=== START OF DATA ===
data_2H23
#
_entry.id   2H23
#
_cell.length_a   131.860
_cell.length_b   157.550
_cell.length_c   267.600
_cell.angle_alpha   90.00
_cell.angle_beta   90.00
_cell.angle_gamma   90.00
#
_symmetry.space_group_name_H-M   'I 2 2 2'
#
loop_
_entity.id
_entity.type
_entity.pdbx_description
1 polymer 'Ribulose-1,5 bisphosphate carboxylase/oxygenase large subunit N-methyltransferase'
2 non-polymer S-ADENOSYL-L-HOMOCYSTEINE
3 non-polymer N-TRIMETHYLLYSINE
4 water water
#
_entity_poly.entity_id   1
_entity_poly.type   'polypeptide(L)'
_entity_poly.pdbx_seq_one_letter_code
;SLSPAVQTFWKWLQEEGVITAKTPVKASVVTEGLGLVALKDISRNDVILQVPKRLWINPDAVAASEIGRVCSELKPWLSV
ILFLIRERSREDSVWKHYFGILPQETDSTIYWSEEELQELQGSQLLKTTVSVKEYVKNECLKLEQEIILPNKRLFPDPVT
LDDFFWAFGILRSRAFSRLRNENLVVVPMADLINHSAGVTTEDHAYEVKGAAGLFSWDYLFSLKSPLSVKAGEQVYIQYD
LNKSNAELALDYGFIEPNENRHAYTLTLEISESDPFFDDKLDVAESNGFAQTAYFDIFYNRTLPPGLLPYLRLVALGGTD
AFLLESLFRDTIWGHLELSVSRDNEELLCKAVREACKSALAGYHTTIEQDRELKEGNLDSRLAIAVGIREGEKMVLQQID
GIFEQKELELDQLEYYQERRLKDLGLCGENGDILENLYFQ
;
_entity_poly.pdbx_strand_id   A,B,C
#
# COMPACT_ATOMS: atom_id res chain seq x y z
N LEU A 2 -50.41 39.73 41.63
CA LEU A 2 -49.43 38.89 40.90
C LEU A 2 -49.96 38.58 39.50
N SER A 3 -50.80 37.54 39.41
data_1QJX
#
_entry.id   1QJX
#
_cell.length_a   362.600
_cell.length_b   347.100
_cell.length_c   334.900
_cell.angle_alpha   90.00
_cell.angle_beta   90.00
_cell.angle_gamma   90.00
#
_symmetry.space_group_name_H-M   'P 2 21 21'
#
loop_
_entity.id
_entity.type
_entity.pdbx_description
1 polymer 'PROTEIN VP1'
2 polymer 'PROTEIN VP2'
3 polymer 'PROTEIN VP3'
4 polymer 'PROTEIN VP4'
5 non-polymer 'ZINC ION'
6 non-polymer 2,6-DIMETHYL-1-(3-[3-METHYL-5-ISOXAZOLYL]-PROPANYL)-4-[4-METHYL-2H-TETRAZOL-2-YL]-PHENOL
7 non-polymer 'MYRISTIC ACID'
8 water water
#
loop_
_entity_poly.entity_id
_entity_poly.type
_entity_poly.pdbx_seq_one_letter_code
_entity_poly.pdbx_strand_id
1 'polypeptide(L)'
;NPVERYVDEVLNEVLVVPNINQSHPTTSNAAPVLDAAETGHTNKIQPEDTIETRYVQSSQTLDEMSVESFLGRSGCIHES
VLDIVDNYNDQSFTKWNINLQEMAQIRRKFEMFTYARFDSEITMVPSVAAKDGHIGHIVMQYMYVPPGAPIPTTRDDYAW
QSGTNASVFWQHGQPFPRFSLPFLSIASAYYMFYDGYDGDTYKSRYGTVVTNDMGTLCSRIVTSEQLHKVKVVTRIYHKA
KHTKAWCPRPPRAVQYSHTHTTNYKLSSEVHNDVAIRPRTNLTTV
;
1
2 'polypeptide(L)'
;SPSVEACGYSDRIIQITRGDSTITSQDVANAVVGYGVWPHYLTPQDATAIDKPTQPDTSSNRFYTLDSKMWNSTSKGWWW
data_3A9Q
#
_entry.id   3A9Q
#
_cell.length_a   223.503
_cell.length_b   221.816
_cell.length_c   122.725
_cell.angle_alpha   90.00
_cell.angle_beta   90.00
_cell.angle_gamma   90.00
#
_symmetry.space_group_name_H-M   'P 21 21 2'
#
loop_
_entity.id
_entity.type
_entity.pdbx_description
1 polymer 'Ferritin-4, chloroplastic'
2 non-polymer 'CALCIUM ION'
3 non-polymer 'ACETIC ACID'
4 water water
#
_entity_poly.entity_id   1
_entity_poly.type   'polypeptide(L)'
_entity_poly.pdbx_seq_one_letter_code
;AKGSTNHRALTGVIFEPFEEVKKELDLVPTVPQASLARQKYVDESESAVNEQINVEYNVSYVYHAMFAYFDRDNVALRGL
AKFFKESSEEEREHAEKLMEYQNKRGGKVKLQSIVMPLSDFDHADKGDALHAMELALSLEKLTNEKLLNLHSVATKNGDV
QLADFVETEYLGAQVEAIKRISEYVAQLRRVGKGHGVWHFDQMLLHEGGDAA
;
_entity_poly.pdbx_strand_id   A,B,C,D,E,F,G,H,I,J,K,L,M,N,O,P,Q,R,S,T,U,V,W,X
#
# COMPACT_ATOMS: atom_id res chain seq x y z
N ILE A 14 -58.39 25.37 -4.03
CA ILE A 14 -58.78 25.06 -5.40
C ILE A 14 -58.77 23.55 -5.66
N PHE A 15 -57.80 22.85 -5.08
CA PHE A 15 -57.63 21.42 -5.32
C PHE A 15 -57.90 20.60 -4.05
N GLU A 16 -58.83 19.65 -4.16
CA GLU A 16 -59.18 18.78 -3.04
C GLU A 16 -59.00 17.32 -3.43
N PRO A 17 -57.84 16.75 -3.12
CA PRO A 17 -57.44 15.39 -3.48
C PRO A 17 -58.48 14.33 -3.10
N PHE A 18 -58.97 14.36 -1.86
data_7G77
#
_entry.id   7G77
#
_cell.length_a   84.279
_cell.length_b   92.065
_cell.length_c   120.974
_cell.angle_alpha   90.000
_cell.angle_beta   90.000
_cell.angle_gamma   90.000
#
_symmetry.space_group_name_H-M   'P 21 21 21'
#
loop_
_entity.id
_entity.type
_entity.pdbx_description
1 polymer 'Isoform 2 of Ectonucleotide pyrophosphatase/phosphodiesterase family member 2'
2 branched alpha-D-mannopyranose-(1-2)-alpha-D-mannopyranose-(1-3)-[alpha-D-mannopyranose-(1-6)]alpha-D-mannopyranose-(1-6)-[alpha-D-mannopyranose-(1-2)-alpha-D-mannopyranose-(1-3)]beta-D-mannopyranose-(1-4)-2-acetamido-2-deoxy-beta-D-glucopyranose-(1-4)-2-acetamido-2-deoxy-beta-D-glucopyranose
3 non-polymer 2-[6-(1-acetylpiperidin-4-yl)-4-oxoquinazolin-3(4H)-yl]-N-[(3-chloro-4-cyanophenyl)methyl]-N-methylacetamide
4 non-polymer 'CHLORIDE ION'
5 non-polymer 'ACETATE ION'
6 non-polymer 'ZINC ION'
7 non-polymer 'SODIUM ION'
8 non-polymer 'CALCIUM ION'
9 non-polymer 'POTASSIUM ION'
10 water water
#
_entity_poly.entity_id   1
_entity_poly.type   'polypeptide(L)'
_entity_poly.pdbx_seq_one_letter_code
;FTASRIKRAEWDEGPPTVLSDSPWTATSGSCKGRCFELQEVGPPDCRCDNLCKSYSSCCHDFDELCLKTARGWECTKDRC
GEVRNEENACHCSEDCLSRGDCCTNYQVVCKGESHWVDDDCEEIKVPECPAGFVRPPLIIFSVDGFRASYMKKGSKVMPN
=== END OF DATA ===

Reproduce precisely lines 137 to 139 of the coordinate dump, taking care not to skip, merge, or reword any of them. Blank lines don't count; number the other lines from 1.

#
loop_
_entity.id